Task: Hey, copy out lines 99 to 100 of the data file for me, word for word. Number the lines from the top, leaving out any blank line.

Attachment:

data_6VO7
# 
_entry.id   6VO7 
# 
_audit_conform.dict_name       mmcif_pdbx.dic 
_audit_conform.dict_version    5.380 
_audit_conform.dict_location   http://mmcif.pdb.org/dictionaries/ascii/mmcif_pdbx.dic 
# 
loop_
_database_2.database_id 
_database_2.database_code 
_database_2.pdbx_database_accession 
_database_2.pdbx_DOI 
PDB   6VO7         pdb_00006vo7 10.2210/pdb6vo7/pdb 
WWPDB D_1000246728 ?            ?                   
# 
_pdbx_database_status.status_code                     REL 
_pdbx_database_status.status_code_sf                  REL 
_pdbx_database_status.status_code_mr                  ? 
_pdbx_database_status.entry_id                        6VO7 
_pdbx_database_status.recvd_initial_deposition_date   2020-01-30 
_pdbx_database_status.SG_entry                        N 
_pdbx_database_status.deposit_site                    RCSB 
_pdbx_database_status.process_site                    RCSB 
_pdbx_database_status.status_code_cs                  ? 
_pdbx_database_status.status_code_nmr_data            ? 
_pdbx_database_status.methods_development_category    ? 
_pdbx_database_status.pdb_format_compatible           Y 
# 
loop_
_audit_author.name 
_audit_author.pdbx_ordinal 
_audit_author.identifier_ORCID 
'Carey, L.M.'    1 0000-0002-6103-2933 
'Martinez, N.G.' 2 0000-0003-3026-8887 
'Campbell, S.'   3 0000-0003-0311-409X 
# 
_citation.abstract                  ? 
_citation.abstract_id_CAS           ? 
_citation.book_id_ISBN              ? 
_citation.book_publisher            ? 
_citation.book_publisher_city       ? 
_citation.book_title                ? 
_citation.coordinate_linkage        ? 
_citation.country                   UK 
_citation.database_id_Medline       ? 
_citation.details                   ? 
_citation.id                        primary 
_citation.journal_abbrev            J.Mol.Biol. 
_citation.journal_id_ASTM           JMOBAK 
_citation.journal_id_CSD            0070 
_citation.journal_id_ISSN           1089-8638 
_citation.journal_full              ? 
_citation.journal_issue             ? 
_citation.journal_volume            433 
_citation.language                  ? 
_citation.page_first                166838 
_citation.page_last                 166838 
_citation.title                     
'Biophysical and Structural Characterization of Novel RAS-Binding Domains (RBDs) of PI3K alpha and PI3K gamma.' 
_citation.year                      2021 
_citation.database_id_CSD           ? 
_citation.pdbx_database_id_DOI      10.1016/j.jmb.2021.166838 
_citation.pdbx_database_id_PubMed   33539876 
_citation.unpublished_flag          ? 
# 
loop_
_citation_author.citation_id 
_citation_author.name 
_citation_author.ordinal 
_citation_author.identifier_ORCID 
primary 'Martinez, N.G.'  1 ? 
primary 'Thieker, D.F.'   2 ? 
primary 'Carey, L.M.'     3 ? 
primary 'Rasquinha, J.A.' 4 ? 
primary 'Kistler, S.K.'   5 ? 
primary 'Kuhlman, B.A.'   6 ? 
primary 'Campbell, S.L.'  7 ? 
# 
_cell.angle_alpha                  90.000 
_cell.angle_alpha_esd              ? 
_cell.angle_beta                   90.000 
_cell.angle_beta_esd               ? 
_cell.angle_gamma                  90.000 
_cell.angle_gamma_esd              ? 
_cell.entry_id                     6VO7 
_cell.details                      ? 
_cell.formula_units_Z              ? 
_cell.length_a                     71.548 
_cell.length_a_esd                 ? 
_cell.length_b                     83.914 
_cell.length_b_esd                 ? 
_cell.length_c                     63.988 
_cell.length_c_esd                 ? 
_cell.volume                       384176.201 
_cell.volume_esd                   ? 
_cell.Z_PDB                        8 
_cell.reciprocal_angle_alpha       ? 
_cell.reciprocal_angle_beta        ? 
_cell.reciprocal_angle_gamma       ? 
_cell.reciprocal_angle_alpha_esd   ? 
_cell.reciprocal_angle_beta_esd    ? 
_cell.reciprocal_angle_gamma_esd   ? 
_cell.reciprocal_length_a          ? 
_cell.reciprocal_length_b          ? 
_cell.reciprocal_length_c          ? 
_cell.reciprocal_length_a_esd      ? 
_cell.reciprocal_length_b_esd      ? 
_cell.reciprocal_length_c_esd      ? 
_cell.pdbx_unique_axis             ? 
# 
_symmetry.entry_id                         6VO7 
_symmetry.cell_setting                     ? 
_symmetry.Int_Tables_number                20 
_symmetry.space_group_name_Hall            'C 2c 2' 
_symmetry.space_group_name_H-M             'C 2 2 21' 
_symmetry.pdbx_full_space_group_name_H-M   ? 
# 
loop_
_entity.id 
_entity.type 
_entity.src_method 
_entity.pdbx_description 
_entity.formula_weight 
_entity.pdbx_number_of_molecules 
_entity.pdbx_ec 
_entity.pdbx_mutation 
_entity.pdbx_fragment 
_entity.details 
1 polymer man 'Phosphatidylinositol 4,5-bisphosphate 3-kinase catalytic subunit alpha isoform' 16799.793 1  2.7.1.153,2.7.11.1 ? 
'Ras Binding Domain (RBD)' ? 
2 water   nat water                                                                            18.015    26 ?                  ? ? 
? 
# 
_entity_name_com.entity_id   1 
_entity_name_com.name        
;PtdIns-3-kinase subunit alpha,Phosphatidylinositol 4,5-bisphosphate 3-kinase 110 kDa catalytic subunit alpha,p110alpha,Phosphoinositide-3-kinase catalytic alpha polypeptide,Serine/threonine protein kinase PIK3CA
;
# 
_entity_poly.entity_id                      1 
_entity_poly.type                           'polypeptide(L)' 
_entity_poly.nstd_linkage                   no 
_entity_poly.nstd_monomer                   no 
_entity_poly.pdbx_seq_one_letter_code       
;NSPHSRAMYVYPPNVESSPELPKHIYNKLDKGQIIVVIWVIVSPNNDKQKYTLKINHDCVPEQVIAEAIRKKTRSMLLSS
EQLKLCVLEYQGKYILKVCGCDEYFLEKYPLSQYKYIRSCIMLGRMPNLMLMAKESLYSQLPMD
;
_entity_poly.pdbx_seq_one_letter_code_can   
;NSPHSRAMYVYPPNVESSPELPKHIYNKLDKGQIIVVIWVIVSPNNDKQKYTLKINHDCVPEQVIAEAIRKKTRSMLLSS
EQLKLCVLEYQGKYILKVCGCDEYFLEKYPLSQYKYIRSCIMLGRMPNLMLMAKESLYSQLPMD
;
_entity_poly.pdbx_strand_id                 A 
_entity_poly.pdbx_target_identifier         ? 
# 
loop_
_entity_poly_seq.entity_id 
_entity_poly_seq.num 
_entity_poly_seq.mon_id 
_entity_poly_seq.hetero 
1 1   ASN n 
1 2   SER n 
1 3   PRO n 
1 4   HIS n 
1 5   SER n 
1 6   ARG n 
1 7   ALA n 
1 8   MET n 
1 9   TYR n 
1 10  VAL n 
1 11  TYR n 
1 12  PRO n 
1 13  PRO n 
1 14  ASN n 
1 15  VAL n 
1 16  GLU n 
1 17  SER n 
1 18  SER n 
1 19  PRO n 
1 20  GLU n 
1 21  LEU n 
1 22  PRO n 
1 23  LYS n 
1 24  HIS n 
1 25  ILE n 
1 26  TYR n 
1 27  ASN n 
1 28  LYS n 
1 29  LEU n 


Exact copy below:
_cell.reciprocal_angle_beta        ? 
_cell.reciprocal_angle_gamma       ? 